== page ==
What are you looking for?
Part 3 of 5 of Managing to Manage? – How understanding MBTI® can help
Managers need to have insight. Not only are you expected to infer meaning and make decisions from reports read, presentations viewed and meetings attended, you are also required to observe staff performance and take note of client reactions and requirements. In other words, managers need to be able to ‘see’ not simply hard data to be analyzed, but also relational issues – both those on the horizon and those already taking place – in order to take the appropriate action and manage effectively.
The challenge facing the manager in all this is are you seeing the whole picture? Are you aware of all the revelant data at your disposal as well as bearing in mind the influence your perceptions can have on you? What you set about looking for is usually what you end up seeing, which may or may not relate closely to the reality of the situation!
However good you consider your insight to be, there is always scope for improving this aspect of your approach to management and it is in this respect that the MBTI® Sensing-Intuition dichotomy can be a particular help.
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In this article (part 3 of 5 in the series) I explain the key characteristics of Sensing and Intuition, help you identify your preference, and offer some easy to implement actions to help you put this learning into practice.
What are you looking for?
Whilst there may be many ways to skin a cat there are also many ways to read a report, take in a presentation, assess a performance issue or identify a client’s needs. As a manager you are expected to have insight into all sorts of scenarios but are you seeing the whole picture? Or put another way – what are you looking for in the first place? Do you see the bigger picture as well as the smaller (thought important) details? Are you taking stock of the situation as it stands today as well as considering the implications for tomorrow? Do you look for the robust statistics or research in support of your ideas as well as listening to your intuitive ‘hunch’ that has perhaps been honed through years of management experience? How you look at something will influence what kind of information you gather and what kind of meaning you infer. Your professional training can play a part here as well. For example, as a lawyer you may be particularly interested in getting everything right and looking for detail about client matters; whereas an accountant may be more interested in the profitability of the matter. If doing what you’ve always done gets you what you always got then perhaps looking for what you’ve always looked for means you see only what you’ve always seen. An understanding of the MBTI® Sensing-Intuition dichotomy can help you identify how different preferences take in information or see a situation and the merits (as well as potential oversights) of each approach in a given situation.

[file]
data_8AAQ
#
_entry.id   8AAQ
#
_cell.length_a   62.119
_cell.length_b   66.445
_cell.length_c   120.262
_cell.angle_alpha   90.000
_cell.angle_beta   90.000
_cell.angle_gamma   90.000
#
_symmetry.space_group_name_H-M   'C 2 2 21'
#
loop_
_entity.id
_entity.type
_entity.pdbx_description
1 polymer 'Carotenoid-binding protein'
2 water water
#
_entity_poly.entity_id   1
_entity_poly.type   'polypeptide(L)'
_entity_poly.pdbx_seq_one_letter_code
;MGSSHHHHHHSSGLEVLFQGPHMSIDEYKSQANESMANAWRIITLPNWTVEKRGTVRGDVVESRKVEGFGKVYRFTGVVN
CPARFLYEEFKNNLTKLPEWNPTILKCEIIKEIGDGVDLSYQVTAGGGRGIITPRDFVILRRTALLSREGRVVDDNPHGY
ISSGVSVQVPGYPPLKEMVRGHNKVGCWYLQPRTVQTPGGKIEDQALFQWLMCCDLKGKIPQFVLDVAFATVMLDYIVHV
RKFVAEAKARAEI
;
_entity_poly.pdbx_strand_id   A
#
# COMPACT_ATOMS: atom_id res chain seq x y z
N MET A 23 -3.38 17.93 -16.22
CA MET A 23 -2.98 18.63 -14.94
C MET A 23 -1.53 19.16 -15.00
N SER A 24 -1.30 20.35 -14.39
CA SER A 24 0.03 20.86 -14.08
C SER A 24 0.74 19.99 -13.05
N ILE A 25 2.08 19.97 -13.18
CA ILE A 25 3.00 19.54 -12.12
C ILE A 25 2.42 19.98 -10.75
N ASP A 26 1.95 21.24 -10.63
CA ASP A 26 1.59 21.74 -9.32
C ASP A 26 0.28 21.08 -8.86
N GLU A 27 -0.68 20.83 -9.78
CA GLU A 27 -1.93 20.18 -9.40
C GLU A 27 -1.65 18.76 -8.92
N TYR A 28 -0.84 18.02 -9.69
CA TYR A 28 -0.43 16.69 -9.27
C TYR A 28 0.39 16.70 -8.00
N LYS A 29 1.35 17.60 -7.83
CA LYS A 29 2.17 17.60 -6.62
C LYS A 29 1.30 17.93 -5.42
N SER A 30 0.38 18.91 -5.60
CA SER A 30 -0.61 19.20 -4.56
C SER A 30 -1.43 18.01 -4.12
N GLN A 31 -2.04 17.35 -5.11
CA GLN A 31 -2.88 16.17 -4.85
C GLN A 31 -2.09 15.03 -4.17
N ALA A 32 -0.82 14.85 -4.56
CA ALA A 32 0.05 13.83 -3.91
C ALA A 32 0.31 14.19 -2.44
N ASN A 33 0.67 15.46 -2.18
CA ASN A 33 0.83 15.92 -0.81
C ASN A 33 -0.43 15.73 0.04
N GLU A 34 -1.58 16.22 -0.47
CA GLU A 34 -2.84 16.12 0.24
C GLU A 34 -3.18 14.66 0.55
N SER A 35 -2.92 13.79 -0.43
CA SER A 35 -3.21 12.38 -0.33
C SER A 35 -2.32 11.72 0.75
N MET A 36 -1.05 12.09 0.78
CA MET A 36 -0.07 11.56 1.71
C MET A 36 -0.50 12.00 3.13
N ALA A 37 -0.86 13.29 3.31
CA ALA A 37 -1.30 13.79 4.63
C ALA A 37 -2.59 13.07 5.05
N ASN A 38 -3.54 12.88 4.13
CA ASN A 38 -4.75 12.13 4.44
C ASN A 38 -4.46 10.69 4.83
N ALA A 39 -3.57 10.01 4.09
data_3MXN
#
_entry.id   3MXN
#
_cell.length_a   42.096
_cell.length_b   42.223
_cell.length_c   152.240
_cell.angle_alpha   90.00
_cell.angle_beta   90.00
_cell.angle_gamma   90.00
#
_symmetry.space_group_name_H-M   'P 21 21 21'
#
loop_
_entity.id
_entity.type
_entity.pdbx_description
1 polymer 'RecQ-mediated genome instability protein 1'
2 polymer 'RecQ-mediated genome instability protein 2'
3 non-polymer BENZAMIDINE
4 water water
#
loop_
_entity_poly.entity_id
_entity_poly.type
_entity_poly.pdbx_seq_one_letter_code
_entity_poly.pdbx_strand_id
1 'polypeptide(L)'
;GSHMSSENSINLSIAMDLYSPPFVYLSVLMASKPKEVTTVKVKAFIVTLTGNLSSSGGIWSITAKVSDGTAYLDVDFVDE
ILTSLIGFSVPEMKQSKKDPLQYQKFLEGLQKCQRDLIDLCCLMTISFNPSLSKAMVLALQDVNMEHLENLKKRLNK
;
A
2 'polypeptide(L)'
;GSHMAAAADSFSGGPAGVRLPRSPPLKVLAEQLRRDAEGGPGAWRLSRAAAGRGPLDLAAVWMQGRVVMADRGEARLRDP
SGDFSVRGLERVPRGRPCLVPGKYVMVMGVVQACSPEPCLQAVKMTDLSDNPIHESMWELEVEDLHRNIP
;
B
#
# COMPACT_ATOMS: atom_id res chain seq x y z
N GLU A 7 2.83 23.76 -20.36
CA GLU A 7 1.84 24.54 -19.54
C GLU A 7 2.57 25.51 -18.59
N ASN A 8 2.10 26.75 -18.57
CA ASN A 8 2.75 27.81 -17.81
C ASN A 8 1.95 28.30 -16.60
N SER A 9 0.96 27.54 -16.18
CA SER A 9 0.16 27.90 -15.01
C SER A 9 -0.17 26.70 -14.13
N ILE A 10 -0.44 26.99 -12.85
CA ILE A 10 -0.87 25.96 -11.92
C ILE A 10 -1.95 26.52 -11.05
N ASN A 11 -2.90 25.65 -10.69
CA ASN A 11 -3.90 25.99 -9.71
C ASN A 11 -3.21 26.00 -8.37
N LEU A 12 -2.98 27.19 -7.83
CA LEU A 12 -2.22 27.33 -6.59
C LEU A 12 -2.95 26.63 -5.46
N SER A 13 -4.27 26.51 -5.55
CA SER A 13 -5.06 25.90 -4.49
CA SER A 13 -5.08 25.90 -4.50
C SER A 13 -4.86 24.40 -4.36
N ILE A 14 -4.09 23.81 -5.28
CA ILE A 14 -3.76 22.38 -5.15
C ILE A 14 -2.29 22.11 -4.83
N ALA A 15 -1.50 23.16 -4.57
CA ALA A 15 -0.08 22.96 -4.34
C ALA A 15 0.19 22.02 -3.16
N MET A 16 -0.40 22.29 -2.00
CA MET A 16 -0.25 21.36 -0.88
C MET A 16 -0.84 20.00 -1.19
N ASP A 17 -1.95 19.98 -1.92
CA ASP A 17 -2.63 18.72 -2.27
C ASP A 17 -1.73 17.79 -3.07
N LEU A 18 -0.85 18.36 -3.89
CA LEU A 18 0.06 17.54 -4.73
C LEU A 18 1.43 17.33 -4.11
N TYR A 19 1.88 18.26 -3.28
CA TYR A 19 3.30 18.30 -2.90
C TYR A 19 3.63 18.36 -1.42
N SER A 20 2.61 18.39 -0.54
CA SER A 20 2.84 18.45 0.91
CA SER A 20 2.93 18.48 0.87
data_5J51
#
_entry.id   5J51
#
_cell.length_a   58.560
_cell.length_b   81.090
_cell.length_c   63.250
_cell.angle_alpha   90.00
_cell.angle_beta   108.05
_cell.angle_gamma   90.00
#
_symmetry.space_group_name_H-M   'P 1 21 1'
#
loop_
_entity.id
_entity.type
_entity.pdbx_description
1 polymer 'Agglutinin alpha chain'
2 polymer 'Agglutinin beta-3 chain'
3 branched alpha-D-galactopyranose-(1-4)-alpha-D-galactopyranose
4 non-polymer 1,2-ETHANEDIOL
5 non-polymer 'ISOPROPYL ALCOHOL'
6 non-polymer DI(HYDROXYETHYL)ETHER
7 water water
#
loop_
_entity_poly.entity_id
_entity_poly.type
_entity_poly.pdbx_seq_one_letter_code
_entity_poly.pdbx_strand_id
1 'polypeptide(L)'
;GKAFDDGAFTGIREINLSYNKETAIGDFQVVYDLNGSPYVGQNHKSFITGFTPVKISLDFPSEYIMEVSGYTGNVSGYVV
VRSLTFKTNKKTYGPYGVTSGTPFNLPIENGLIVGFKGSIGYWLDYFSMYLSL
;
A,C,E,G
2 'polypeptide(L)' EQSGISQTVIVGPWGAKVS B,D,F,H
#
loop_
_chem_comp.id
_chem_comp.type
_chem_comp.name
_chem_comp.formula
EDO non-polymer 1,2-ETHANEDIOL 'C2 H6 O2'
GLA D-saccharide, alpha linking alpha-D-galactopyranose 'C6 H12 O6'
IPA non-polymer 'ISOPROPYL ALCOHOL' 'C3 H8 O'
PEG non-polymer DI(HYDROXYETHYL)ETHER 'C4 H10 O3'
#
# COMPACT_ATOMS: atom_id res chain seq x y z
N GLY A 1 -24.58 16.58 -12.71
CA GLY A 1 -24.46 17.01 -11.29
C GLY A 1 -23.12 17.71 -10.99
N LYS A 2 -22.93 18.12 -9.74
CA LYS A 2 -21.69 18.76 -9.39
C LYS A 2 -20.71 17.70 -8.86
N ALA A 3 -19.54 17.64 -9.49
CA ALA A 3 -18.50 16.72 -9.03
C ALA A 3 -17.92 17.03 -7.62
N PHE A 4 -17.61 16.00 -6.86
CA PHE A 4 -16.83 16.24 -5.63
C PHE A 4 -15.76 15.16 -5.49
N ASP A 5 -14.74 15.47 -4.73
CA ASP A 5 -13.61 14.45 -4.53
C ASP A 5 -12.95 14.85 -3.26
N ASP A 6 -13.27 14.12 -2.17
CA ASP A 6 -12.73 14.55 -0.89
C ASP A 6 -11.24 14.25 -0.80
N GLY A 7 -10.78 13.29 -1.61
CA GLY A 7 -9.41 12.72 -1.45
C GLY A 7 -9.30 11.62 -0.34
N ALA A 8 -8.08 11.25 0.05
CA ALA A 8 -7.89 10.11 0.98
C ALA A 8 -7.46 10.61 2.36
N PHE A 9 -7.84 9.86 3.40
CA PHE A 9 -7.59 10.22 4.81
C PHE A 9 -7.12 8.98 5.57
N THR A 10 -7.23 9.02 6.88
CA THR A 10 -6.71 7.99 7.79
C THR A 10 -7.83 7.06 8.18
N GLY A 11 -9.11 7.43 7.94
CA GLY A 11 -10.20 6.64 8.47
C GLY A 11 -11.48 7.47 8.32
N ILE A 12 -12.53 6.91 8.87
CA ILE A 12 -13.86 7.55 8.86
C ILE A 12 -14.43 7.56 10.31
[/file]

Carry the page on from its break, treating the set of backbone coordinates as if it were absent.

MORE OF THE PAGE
What is this dichotomy about?
The Sensing-Intuition dichotomy is about the kind of information you look for and how you gather data. We are not (yet) looking at how you make your decisions based on this information – this is the Thinking-Feeling dichotomy that I’ll cover in the next article – but rather what you tend to notice or look for in any given situation in the first place.
Those with a preference for Sensing tend to look for and focus on the present realities of a situation – the hard data, measureable statistics or tangible information they can interact with or observe. Quite literally it is that information that your senses can identify – what you can see, hear, touch, smell or taste. In contrast, someone with a preference for Intuition tends to look for and focus on the abstract, the conceptual or the meaning behind or beyond the report or presentation. In a business meeting scenario those with a Sensing preference may be reflecting on/discussing past experiences or thinking/talking about the practical implications of an idea being proposed. Those with a preference for Intuition may be throwing in previously unthought of ideas or alternative ways of doing things with an eye on future possibilities as much as present realities. When walking around a gallery, those with a preference for Intuition may infer whole stories from a single picture whereas those with a preference for Sensing may recall the fineness of the brushstrokes, the range of colours used or the number of people and the kinds of objects that were in the painting. Whilst one type may see a red square on a white background, another may see ‘anger’, a bullfight, or even a Ferrari!
Those with a preference for Sensing typically see and remember details – and consequently are often interested in the specifics of a project proposal, article written or conversation being held. Those with a preference for Intuition typically see and remember their abstract associations or inferred meanings from whatever they are looking into and often then link this information to other initiatives making new connections of their own. Those with a preference for Sensing will tend to trust experience over inspiration and those with a preference for Intuition, inspiration over experience. Equally, Sensing types are often drawn towards facts and have a realistic approach whereas Intuitive types are often motivated by ideas and enjoy being imaginative.
As a good manager, I consider both the bigger picture and finer details – is this all there is to it?
Good management training and/or experience would have taught you to use both Sensing and Intuition (though it may not have been phrased like this). Managers need to consider present realities as well as future possibilities – be that with projects, client relationships, team development or any other management issue currently being faced. Managers also need to consider hard facts and practicalities as well as allow room for imaginative approaches and new ideas. Be mindful though that you may often be utilising learnt behaviour rather than displaying your psychological preferences. As discussed in article 2 there is nothing wrong with this and different situations call for use of different preferences in differing degrees. However, knowing what your preference is can help you understand your typical approaches and reactions and offers you the opportunity to grow and adapt your style, as well as that of your team, to the benefit of yourself, team and clients.